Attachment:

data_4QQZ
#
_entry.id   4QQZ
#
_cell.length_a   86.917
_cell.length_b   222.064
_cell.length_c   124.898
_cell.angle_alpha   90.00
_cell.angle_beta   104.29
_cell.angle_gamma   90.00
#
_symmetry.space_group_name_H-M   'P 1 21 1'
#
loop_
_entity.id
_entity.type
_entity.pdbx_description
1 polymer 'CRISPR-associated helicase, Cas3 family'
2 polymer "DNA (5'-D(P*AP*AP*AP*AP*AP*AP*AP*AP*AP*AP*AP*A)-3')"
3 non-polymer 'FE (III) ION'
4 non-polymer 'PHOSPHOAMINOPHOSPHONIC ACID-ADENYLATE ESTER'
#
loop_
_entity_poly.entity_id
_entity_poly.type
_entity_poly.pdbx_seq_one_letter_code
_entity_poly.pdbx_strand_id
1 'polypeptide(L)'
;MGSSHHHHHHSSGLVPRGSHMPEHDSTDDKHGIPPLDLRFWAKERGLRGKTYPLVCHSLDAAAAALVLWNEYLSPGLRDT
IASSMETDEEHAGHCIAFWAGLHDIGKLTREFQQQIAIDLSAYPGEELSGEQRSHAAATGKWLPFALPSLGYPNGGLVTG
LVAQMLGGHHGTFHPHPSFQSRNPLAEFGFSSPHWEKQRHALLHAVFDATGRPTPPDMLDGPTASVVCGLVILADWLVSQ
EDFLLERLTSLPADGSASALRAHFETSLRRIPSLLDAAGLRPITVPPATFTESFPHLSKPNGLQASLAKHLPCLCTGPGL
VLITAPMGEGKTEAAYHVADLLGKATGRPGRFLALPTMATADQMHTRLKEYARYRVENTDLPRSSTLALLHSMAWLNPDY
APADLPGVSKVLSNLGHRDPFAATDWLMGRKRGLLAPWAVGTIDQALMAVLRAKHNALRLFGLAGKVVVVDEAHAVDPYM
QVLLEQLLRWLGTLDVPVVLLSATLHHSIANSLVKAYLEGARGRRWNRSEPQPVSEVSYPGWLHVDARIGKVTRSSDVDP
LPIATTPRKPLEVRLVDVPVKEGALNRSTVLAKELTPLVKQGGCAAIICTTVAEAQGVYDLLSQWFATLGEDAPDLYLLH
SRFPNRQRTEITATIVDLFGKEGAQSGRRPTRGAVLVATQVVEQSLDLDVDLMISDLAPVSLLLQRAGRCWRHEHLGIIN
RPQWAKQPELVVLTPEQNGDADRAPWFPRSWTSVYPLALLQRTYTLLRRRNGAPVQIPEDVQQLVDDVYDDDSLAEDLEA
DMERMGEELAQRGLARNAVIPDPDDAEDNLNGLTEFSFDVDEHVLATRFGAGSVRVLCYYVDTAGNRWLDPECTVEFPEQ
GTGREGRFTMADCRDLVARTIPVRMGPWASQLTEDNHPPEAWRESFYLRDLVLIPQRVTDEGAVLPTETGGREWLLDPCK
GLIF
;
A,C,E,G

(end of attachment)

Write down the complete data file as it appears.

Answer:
data_4QQZ
#
_entry.id   4QQZ
#
_cell.length_a   86.917
_cell.length_b   222.064
_cell.length_c   124.898
_cell.angle_alpha   90.00
_cell.angle_beta   104.29
_cell.angle_gamma   90.00
#
_symmetry.space_group_name_H-M   'P 1 21 1'
#
loop_
_entity.id
_entity.type
_entity.pdbx_description
1 polymer 'CRISPR-associated helicase, Cas3 family'
2 polymer "DNA (5'-D(P*AP*AP*AP*AP*AP*AP*AP*AP*AP*AP*AP*A)-3')"
3 non-polymer 'FE (III) ION'
4 non-polymer 'PHOSPHOAMINOPHOSPHONIC ACID-ADENYLATE ESTER'
#
loop_
_entity_poly.entity_id
_entity_poly.type
_entity_poly.pdbx_seq_one_letter_code
_entity_poly.pdbx_strand_id
1 'polypeptide(L)'
;MGSSHHHHHHSSGLVPRGSHMPEHDSTDDKHGIPPLDLRFWAKERGLRGKTYPLVCHSLDAAAAALVLWNEYLSPGLRDT
IASSMETDEEHAGHCIAFWAGLHDIGKLTREFQQQIAIDLSAYPGEELSGEQRSHAAATGKWLPFALPSLGYPNGGLVTG
LVAQMLGGHHGTFHPHPSFQSRNPLAEFGFSSPHWEKQRHALLHAVFDATGRPTPPDMLDGPTASVVCGLVILADWLVSQ
EDFLLERLTSLPADGSASALRAHFETSLRRIPSLLDAAGLRPITVPPATFTESFPHLSKPNGLQASLAKHLPCLCTGPGL
VLITAPMGEGKTEAAYHVADLLGKATGRPGRFLALPTMATADQMHTRLKEYARYRVENTDLPRSSTLALLHSMAWLNPDY
APADLPGVSKVLSNLGHRDPFAATDWLMGRKRGLLAPWAVGTIDQALMAVLRAKHNALRLFGLAGKVVVVDEAHAVDPYM
QVLLEQLLRWLGTLDVPVVLLSATLHHSIANSLVKAYLEGARGRRWNRSEPQPVSEVSYPGWLHVDARIGKVTRSSDVDP
LPIATTPRKPLEVRLVDVPVKEGALNRSTVLAKELTPLVKQGGCAAIICTTVAEAQGVYDLLSQWFATLGEDAPDLYLLH
SRFPNRQRTEITATIVDLFGKEGAQSGRRPTRGAVLVATQVVEQSLDLDVDLMISDLAPVSLLLQRAGRCWRHEHLGIIN
RPQWAKQPELVVLTPEQNGDADRAPWFPRSWTSVYPLALLQRTYTLLRRRNGAPVQIPEDVQQLVDDVYDDDSLAEDLEA
DMERMGEELAQRGLARNAVIPDPDDAEDNLNGLTEFSFDVDEHVLATRFGAGSVRVLCYYVDTAGNRWLDPECTVEFPEQ
GTGREGRFTMADCRDLVARTIPVRMGPWASQLTEDNHPPEAWRESFYLRDLVLIPQRVTDEGAVLPTETGGREWLLDPCK
GLIF
;
A,C,E,G